Some of you may remember I commented previously that I only get decent hotel rooms when I am on my own and whenever my wife Judith comes along I get a diabolical one. It has become a bit of a standing joke between us though I am not convinced she sees the funny side of it. One particular example of this was when we both ended up staying at the Cumberland Hotel London many years ago.
It is quite an upmarket place now with statues, bright marble and bohemian looking reception staff but then it was a tired, enormous monolith of a place. In those days the numerous rooms housed mass tourists from every part of the world plus guests using their banqueting facility. It was for the latter that we were there for.
The evening started badly. At literally the last moment I managed to scrounge a second place for Judith who quickly climbed into her finery and jumped into the car which promptly would not start. I frantically called the local garage who came round, scratched their heads tut-tutted a lot and said “This car is going nowhere mate”. However they did agree to lend us their young mechanics car for the night. This was an ancient Ford Escort with lots of stickers and a giant whip aerial. We looked rather special in it seeing as we were wearing full evening dress.
We arrived at the hotel late and rather bedraggled as we had soon found out that although you could wind the window down you could not then wind them up again. As we could not find anywhere near Marble Arch to park and as I was not aware the hotel had a car park I decided to pull in front of the main entrance and give the keys to the doorman. It was amusing to see his face as he tried to climb in top hat and all while the next car (a Porsche Carrera) waited.
There was no time to spare so, instead of checking in we dashed (via the ladies loo) to the banqueting suite. It turned out to be a bland affair. I could hear nothing because of the big band next to my right ear and Judith had a monosyllabic man with halitosis next to her. Thankfully the formalities ended before midnight and off we went to check in. Unfortunately they said they had no rooms left except for one single they kept for ‘emergencies’.
It was the worst single I have ever had the misfortune to be put in as it was tiny, next to the lift and contained little more than a small bed and a basin. Needless to say Judith loved it. “This is lovely” she said over and over again as she tried to take her make-up off without tripping up over her very expensive dress that was precariously balanced over the single wooden chair.
Actually it wasn’t the absolutely worse single but I was on my own that time. I was at the old Heathrow Park Hotel. I had a room next to reception and I first identified something was wrong when I noticed all the locks were on the outside. I then spotted the barred windows and realised it was a room usually kept to detain deportees overnight before expulsion. “Don’t worry” the receptionist said. Just ring us in the morning and we will let you out “You are after all on an agent’s discount”. That does not make me a bad person” I replied. Anyway, I digress.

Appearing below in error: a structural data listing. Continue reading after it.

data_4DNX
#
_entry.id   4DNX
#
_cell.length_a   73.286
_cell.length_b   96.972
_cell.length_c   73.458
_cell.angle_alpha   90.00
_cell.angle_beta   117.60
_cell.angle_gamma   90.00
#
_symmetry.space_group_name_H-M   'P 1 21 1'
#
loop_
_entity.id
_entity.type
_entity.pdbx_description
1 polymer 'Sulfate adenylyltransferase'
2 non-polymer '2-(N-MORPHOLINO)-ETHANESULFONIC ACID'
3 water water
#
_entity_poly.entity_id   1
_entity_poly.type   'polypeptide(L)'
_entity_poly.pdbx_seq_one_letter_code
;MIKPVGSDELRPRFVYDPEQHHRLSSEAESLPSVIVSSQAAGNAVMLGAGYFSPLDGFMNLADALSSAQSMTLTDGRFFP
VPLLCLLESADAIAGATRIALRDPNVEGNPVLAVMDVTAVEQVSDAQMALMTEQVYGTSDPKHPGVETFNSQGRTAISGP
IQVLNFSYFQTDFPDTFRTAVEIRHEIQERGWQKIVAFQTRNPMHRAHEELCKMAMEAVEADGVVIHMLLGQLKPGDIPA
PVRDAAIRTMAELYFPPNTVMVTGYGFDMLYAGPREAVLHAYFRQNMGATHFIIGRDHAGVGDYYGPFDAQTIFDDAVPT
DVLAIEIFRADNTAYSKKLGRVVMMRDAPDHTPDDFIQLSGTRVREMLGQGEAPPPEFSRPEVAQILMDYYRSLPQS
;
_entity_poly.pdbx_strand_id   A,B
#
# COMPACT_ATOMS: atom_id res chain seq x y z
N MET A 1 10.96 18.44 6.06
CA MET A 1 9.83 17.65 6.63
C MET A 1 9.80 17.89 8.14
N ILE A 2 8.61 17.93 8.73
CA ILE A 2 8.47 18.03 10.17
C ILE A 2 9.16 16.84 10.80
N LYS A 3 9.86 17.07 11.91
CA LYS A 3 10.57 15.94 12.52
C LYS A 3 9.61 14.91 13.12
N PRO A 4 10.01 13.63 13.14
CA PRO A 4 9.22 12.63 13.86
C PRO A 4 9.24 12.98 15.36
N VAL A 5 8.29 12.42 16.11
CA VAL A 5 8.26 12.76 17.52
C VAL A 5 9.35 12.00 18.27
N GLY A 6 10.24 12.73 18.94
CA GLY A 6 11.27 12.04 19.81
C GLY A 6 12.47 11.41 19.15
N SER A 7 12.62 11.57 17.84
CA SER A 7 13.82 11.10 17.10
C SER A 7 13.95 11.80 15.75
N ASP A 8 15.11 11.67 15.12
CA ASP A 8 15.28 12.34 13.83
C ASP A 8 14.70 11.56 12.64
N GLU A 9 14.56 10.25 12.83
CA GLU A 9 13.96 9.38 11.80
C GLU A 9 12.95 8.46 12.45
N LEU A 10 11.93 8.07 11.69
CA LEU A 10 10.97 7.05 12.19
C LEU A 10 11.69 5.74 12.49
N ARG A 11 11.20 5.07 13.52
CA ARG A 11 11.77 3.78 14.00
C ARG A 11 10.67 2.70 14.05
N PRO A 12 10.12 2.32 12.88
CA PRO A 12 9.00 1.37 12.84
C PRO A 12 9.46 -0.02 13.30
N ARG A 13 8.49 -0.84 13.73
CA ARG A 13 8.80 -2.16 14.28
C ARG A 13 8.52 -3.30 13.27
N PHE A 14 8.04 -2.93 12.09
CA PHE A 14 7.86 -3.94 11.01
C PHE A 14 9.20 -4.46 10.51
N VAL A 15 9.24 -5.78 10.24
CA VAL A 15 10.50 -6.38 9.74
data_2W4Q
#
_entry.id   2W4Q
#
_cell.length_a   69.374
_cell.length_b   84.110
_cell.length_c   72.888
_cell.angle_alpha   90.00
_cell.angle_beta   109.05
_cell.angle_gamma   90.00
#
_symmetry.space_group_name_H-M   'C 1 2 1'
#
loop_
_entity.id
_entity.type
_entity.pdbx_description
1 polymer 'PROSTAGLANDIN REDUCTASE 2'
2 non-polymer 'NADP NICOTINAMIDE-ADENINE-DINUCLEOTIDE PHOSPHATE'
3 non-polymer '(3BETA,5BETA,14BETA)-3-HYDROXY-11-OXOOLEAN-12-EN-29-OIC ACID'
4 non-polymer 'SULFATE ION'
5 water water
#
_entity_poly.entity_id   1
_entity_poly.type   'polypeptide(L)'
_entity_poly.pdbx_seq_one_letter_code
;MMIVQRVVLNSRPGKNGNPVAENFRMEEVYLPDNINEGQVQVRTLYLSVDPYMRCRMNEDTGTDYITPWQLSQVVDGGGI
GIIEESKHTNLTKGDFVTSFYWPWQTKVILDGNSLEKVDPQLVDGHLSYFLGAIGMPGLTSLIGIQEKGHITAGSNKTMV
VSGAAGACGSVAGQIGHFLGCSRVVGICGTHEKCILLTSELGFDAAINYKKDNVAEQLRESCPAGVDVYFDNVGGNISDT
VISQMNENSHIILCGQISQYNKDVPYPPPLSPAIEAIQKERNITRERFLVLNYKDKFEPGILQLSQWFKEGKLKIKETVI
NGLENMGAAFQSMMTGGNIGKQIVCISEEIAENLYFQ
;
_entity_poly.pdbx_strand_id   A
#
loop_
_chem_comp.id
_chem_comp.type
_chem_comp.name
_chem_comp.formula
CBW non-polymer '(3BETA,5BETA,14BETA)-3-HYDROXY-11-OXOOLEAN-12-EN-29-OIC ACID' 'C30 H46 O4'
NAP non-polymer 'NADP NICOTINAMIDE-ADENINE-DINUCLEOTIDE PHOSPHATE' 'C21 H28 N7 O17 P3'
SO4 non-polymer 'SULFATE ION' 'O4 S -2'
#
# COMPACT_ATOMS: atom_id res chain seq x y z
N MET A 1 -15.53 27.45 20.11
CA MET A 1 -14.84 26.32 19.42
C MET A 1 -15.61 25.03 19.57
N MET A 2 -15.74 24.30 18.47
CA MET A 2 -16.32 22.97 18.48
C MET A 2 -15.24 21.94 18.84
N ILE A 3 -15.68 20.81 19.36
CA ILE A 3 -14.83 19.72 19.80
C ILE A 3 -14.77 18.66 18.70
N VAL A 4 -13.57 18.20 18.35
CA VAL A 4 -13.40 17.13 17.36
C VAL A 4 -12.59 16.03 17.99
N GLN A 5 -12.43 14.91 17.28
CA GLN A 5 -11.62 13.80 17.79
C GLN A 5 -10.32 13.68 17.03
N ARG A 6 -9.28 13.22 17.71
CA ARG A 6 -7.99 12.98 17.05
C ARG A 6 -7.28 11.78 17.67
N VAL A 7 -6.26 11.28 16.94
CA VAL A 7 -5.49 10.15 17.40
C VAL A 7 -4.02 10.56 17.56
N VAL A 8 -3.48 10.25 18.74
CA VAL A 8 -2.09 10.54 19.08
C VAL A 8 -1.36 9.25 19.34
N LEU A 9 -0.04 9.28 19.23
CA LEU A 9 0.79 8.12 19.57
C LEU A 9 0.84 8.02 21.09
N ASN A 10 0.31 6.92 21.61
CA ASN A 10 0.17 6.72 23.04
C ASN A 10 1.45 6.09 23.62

We went to bed and I now know how sardines must feel. It was hell but somehow we both fell into an exhausted sleep...until the door was knocked on for the first of a number of times. Having slithered out of my side of the bed I opened the door to find this middle aged lady with lots of lipstick and few clothes who asked me if I ‘fancied a push’. It took a moment for my sleep addled brain to realise what she was saying. It did not take her as long to understand what my wife was yelling from the bed. This happened three further times before we got up at about three in the morning to drive home for some rest.
When we went to check out we found we were in a queue of ladies. All of them were trying to exchange the foreign currency they had been earning upstairs. These included our first lady who had obviously persuaded a yen paying Japanese person to have ‘a push’. It seems they had a special method of business in such hotels where they obtain a list of all the numbers of single rooms and work their way around them in the hopes of finding lone and lonely men. We fled into the night in our whip aerialled chariot and vowed never to return.
The Cumberland is an amazing old structure. What many people don’t know is that it has as many floors under the ground as above. They are all low ceilinged and very much how I assume the catacombs look. They are deserted except for old furniture and I think they may have been used in the Second World War
In the end I did actually go back. It was when the hotel changed ownership and had been given a total revamp. It really is quite gorgeous and not a lady of the night in sight. I had a great room too…as Judith was not with me!
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